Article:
Tina Barney’s Searching Early Work

Even when Barney’s clearly in her element—at a garden party, an art gallery, or with a woman primping in a wallpapered guest room—she doesn’t know where to stand or what she really wants to look at. In hindsight, she can locate the problem. “In the beginning, I would have never dared direct someone that I was photographing,” she writes. When she tried, asking one of her young sons and two friends to stand at three spots around a backyard pool in Bel Air, the result was stilted, as she points out: “I imagined something else, something more fluid.” Still, she includes that picture in the exhibition and at the end of the book, and it’s one of the few early images to show up in “Theater of Manners.” Its failure apparently haunted her, but it didn’t keep her from continuing to explore the possibilities of staged photography—or what she calls “directing.” But, the more Barney looked, the more conscious she was of how rarely the people she grew up with touched or connected in any way. “I thought family members didn’t show enough physical and emotional affection towards each other,” she writes. If the only way to picture or bridge that disconnect was to gather people together for a photograph, she’d find a way to do that.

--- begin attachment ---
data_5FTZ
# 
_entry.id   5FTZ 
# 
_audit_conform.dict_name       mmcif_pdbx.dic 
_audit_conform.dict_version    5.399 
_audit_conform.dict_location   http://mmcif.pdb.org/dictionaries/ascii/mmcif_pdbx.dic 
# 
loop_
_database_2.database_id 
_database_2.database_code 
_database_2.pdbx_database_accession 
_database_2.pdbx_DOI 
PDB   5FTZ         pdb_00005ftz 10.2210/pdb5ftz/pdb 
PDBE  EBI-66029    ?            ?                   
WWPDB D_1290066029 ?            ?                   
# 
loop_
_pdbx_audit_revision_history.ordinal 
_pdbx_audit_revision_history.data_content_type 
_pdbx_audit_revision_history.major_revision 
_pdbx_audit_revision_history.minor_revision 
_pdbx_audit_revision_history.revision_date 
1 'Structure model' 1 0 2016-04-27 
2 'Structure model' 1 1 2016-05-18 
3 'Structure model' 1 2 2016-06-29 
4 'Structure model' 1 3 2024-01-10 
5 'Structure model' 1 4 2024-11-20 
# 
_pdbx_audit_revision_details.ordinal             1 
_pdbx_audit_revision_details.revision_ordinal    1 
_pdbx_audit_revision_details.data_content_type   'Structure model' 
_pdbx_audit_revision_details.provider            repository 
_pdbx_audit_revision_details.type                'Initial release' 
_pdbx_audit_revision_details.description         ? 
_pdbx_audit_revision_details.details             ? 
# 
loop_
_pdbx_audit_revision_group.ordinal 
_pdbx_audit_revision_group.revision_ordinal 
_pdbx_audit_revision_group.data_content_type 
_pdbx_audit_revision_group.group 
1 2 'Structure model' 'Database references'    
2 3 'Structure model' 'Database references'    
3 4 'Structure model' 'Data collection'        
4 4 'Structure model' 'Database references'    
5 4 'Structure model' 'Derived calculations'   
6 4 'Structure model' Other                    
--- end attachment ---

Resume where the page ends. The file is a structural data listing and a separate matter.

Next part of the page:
Barney’s introductory text in “Theater of Manners” is remarkably revealing. Even after she’d worked up the courage to arrange family and friends for her pictures, she writes, she still felt that she was “invading a privacy that every family holds within itself.” Growing up, she was never allowed in her parents’ quarters, she explains, and “to go into the living-room was almost a daring thing to do, like I was crossing some kind of ‘out-of-limits’ border.” When even casual intimacy is seen as transgressive, insisting that people come together for pictures was a form of rebellion. Barney writes, in one of a series of undated diary entries, “I want to get inside, because it’s the only thing that’s worthwhile. . . . I want to know what other people feel. Otherwise it’s too lonely.” In today’s photography world, when conceptual strategies and random sightseeing rule, Barney’s only-connect sincerity could not be less fashionable or more valuable, and it sets her apart. Her work can be both sharp and affectionate, but she’s neither a satirist nor an apologist. In recent years, she’s moved on from photographing family and friends, and her work, in editorial spreads and elsewhere, has grown less personal and more illustrative. With “Beginnings,” she’s regrouping and going back to her roots, as if to remember where she started and how far she’s come. Even if the old work suggests no obvious ways forward, it’s a reminder of what made Barney matter once she’d found her point of view.

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